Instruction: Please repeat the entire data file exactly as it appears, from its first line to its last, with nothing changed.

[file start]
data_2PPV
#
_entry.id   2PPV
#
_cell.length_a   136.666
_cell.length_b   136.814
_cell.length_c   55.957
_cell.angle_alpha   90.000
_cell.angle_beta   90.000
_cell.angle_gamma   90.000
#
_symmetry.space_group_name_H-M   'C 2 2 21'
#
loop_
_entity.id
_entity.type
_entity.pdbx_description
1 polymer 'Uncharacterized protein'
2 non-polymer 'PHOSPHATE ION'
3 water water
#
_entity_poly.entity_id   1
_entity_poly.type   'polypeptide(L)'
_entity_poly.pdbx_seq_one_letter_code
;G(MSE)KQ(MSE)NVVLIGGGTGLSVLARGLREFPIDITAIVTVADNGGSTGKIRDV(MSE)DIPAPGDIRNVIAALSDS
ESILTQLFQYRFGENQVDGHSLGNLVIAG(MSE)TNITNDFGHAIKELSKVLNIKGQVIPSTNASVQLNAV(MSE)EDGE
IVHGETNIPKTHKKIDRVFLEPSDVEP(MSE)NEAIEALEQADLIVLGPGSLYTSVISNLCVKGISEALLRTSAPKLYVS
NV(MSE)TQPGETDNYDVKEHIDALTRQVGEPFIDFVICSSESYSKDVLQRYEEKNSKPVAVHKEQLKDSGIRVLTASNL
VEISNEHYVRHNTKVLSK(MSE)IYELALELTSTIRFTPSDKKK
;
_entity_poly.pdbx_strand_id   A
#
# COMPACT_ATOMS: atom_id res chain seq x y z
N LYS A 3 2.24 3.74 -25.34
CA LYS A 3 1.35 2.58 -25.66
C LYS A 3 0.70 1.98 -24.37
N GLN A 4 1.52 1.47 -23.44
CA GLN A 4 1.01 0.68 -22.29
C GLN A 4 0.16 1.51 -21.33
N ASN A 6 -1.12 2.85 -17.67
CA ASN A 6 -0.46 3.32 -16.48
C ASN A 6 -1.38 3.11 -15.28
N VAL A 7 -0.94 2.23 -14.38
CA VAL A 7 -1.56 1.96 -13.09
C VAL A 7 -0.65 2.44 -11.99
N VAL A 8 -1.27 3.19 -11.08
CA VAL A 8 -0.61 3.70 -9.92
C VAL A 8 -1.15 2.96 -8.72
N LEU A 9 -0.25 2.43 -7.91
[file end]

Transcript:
data_2PPV
#
_entry.id   2PPV
#
_cell.length_a   136.666
_cell.length_b   136.814
_cell.length_c   55.957
_cell.angle_alpha   90.000
_cell.angle_beta   90.000
_cell.angle_gamma   90.000
#
_symmetry.space_group_name_H-M   'C 2 2 21'
#
loop_
_entity.id
_entity.type
_entity.pdbx_description
1 polymer 'Uncharacterized protein'
2 non-polymer 'PHOSPHATE ION'
3 water water
#
_entity_poly.entity_id   1
_entity_poly.type   'polypeptide(L)'
_entity_poly.pdbx_seq_one_letter_code
;G(MSE)KQ(MSE)NVVLIGGGTGLSVLARGLREFPIDITAIVTVADNGGSTGKIRDV(MSE)DIPAPGDIRNVIAALSDS
ESILTQLFQYRFGENQVDGHSLGNLVIAG(MSE)TNITNDFGHAIKELSKVLNIKGQVIPSTNASVQLNAV(MSE)EDGE
IVHGETNIPKTHKKIDRVFLEPSDVEP(MSE)NEAIEALEQADLIVLGPGSLYTSVISNLCVKGISEALLRTSAPKLYVS
NV(MSE)TQPGETDNYDVKEHIDALTRQVGEPFIDFVICSSESYSKDVLQRYEEKNSKPVAVHKEQLKDSGIRVLTASNL
VEISNEHYVRHNTKVLSK(MSE)IYELALELTSTIRFTPSDKKK
;
_entity_poly.pdbx_strand_id   A
#
# COMPACT_ATOMS: atom_id res chain seq x y z
N LYS A 3 2.24 3.74 -25.34
CA LYS A 3 1.35 2.58 -25.66
C LYS A 3 0.70 1.98 -24.37
N GLN A 4 1.52 1.47 -23.44
CA GLN A 4 1.01 0.68 -22.29
C GLN A 4 0.16 1.51 -21.33
N ASN A 6 -1.12 2.85 -17.67
CA ASN A 6 -0.46 3.32 -16.48
C ASN A 6 -1.38 3.11 -15.28
N VAL A 7 -0.94 2.23 -14.38
CA VAL A 7 -1.56 1.96 -13.09
C VAL A 7 -0.65 2.44 -11.99
N VAL A 8 -1.27 3.19 -11.08
CA VAL A 8 -0.61 3.70 -9.92
C VAL A 8 -1.15 2.96 -8.72
N LEU A 9 -0.25 2.43 -7.91